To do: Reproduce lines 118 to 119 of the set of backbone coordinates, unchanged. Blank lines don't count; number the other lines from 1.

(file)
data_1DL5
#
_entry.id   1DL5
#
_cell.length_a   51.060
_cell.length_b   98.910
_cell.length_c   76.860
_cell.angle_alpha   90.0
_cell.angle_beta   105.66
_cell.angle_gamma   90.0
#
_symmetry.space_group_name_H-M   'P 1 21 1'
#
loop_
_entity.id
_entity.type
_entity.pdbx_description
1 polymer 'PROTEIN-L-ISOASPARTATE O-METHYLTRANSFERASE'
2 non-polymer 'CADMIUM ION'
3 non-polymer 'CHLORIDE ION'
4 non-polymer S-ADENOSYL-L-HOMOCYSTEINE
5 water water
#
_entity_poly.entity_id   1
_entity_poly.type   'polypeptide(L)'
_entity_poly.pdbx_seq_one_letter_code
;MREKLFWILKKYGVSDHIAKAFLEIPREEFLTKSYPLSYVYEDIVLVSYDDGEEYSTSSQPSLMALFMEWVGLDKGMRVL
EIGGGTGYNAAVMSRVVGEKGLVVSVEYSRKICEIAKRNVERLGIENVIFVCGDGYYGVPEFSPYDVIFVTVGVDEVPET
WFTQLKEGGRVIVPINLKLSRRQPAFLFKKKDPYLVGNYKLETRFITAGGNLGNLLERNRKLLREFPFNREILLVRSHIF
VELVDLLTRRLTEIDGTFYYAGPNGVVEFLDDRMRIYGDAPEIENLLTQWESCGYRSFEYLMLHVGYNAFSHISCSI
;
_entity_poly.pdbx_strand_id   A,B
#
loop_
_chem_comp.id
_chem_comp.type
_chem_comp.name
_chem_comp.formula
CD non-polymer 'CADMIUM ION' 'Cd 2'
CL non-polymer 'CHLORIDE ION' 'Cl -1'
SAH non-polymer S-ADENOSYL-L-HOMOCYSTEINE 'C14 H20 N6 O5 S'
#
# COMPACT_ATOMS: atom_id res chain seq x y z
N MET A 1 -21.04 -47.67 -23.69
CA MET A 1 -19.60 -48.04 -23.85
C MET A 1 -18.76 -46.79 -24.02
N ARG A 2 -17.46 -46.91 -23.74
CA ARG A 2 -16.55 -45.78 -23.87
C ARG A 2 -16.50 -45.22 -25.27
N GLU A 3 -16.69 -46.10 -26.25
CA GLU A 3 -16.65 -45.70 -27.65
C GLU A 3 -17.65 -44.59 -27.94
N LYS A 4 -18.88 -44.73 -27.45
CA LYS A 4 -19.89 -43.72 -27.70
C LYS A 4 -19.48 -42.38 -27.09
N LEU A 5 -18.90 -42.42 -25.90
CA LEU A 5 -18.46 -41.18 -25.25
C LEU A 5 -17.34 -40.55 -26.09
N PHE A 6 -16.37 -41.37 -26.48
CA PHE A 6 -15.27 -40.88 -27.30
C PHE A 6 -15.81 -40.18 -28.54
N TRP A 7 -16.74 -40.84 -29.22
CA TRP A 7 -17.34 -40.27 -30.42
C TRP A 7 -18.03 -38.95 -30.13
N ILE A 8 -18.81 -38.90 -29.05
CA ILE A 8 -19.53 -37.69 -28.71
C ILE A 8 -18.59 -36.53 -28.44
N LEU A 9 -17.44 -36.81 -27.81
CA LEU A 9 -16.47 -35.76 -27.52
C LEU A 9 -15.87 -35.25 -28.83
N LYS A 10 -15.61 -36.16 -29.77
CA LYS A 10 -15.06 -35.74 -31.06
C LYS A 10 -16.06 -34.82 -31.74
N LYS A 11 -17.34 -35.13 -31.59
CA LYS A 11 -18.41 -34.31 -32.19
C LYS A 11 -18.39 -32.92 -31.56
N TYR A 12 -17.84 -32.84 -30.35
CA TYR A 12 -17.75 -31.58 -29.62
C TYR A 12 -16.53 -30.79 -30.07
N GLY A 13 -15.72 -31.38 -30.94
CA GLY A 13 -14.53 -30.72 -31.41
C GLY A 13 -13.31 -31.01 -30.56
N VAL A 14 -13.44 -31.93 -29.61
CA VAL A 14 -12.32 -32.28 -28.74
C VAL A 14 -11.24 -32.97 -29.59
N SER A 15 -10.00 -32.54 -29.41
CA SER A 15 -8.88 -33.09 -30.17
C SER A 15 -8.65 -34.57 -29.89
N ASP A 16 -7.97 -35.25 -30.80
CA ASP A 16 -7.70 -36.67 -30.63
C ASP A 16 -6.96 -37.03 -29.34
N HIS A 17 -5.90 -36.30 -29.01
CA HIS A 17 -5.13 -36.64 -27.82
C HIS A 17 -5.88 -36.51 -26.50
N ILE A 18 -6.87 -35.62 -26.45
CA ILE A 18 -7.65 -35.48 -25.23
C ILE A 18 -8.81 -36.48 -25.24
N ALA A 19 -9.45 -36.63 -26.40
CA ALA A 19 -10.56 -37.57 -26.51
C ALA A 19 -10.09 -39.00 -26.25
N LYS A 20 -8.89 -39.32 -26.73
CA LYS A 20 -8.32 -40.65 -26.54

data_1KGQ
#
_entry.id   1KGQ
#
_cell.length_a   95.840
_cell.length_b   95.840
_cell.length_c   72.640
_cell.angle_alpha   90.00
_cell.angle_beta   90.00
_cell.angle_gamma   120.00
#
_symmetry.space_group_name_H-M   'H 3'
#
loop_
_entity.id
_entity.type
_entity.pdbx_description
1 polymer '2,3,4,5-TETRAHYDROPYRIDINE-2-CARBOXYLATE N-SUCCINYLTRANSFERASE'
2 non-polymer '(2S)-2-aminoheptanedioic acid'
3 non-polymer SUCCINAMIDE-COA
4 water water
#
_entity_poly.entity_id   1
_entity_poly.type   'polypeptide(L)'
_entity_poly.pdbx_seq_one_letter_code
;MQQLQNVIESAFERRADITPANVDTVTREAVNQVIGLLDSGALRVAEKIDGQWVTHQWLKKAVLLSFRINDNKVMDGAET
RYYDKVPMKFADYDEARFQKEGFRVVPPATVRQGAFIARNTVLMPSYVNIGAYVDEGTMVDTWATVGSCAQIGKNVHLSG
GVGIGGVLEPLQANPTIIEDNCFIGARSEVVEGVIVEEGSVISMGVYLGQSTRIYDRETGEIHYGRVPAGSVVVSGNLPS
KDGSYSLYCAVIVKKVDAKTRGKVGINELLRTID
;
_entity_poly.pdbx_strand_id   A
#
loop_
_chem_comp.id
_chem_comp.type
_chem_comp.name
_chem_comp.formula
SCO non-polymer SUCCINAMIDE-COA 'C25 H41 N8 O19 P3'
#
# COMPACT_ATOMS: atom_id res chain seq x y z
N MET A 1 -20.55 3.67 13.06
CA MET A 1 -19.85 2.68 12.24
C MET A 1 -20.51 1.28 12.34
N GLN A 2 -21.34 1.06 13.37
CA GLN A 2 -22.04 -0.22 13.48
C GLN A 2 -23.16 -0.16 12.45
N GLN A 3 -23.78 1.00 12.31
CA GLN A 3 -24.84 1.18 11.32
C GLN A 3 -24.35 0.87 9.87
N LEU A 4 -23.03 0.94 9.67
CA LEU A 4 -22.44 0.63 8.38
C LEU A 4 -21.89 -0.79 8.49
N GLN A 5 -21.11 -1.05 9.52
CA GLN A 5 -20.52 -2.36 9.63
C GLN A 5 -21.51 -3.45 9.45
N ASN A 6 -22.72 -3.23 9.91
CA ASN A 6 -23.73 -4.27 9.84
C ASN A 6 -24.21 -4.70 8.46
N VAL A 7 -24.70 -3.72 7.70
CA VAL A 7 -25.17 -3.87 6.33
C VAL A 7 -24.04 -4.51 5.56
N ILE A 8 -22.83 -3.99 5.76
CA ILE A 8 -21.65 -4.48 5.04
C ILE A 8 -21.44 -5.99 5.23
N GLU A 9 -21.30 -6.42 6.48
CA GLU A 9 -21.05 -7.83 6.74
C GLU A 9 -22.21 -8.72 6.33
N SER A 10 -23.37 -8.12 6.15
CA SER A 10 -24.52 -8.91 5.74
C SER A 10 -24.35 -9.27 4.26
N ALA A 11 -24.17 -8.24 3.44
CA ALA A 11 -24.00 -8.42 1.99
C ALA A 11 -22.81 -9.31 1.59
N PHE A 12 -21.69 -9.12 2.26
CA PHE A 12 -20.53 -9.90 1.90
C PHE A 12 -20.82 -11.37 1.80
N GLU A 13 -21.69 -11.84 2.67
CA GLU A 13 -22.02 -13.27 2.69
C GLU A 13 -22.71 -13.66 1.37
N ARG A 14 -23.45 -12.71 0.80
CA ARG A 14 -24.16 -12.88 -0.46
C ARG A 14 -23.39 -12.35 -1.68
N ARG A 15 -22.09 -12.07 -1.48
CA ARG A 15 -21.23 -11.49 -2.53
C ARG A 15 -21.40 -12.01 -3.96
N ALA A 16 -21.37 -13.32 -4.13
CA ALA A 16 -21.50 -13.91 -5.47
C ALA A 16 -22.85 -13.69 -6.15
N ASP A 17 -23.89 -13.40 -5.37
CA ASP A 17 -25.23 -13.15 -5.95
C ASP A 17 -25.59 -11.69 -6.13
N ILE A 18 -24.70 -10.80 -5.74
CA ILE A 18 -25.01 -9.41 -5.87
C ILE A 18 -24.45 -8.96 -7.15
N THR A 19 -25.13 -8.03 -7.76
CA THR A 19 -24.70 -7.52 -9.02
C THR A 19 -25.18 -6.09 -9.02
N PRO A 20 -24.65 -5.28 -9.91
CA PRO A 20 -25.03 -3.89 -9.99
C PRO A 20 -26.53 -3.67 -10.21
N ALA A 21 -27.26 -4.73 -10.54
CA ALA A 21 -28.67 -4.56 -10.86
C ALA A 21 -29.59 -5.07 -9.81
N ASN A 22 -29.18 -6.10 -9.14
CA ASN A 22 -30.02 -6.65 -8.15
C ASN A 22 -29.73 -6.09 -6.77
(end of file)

_entity.type
_entity.pdbx_description